A guardian angel for youngsters without hope
Many nights Lyn Gould lies wide awake, staring at the ceiling and wondering if setting up a palliative care centre in China was 'the most stupid thing' she has ever done.
'I would think: 'It's too difficult. Why don't we just go home?' ' the 62-year-old Englishwoman said recently on a visit to Hong Kong. 'But the next day I would say to myself: 'Okay. Just try one more day'.'
Her perseverance has kept her working on the mainland for six years. Her compassion has brightened the lives of many abandoned and dying children.
Gould founded the Butterfly Children's Hospice charity with her husband, Alan Gould, in 2010 in Changsha, Hunan, providing end-of-life care for severely ill children. Before that they worked for a foreign NGO - New Hope Foundation - that provides similar services in Henan province.
Gould named the centre Butterfly Home because she believes butterflies symbolise the transformation of life. She hopes the abandoned children can someday, like butterflies, spread their 'wings' of hope and transform their lives.
'The kids lose hope not just because they are sick but because they lose their mummy and daddy,' the retired nurse said. 'I hope to bring back hope to them by giving them love and care.'
For most of her life, Gould thought about moving to mainland China.
At the age of eight she was inspired by the film The Inn of the Sixth Happiness, the dramatised story of British missionary Gladys Aylward's work with abandoned children in China during the tumultuous 1930s.
'At that time I told myself: one day I will go to China and care for the children,' Gould said.
She chose Changsha as her first stop because the local officials were open-minded about championing policies to prevent the abandonment of children, and supported her work.
Even so, the difficulties were formidable, working in a foreign culture and language - which she can hardly speak - with few expat friends nearby.
Getting the charity registered was a chore, as is securing accurate diagnoses for the children, since there are no doctors at the hospice. Gould gets diagnoses from doctor friends abroad, sending them photographs of the children and descriptions of their symptoms.
The Butterfly Home has so far cared for 45 children, of whom 24 have died, 14 are still in their care and the others have either had life-changing surgery or were adopted.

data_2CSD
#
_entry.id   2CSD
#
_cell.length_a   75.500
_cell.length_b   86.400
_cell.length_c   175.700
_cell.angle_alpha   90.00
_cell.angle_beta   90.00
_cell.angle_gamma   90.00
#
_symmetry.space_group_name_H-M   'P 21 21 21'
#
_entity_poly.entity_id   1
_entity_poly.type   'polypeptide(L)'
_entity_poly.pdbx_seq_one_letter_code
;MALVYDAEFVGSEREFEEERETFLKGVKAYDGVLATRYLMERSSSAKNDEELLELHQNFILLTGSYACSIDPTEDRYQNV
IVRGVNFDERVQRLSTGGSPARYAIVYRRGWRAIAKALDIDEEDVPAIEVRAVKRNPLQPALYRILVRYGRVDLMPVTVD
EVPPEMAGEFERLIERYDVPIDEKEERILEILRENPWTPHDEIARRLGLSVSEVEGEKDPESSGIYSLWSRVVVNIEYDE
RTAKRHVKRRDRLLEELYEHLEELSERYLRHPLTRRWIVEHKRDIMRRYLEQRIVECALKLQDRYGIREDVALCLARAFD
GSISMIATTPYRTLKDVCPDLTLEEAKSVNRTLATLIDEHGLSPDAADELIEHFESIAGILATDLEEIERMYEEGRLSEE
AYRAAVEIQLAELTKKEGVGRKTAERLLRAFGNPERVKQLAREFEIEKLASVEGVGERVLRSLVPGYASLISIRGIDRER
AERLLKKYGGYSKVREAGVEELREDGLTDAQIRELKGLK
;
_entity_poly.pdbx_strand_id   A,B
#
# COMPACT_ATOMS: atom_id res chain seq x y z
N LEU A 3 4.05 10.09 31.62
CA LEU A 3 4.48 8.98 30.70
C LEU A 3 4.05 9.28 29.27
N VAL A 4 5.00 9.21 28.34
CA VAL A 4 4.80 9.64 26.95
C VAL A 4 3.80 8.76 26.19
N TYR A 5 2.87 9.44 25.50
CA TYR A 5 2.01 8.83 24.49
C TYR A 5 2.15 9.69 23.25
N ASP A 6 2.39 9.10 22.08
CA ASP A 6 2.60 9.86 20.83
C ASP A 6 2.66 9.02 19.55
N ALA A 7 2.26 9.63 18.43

The children - all with a life expectancy of fewer than six months - suffer from illnesses, including complex cerebral palsy, liver failure and heart diseases. Gould said she often felt stunned by their 'hopeless eyes'.
The hospice can only cope with treating abandoned children, but increasing media coverage has drawn many desperate parents - with sick youngsters in their arms - to knock on its door.
Gould talked about one mother who came to her for help for her four-year-old daughter, who was suffering from kidney failure. The girl died three weeks after.
The diary that woman wrote about her daughter's life was, said Gould, 'the most moving thing' she had ever read.
'From this day [when her daughter's disease was diagnosed] forward I no longer have any happiness,' the diary reads.
'Finally thank you, you made me believe that the world does have limitless love, and you let me see great people,' she writes of Gould.
Doing charity work in a country where she can barely speak the language, the retired nurse tries to involve local staff in her Western model of care.
'Once we get a good grounding for, ideally, ethnically Chinese bilingual staff from Hong Kong, Singapore or other countries, then we can teach local people that model of care and make it sustainable in China,' she said.
Gould hopes to expand the facilities and work with parents, teaching them how to care for their own dying children.
Her ground-breaking project on the mainland caught the attention of some Hong Kong medical practitioners, and she was invited to give talks in the city last month.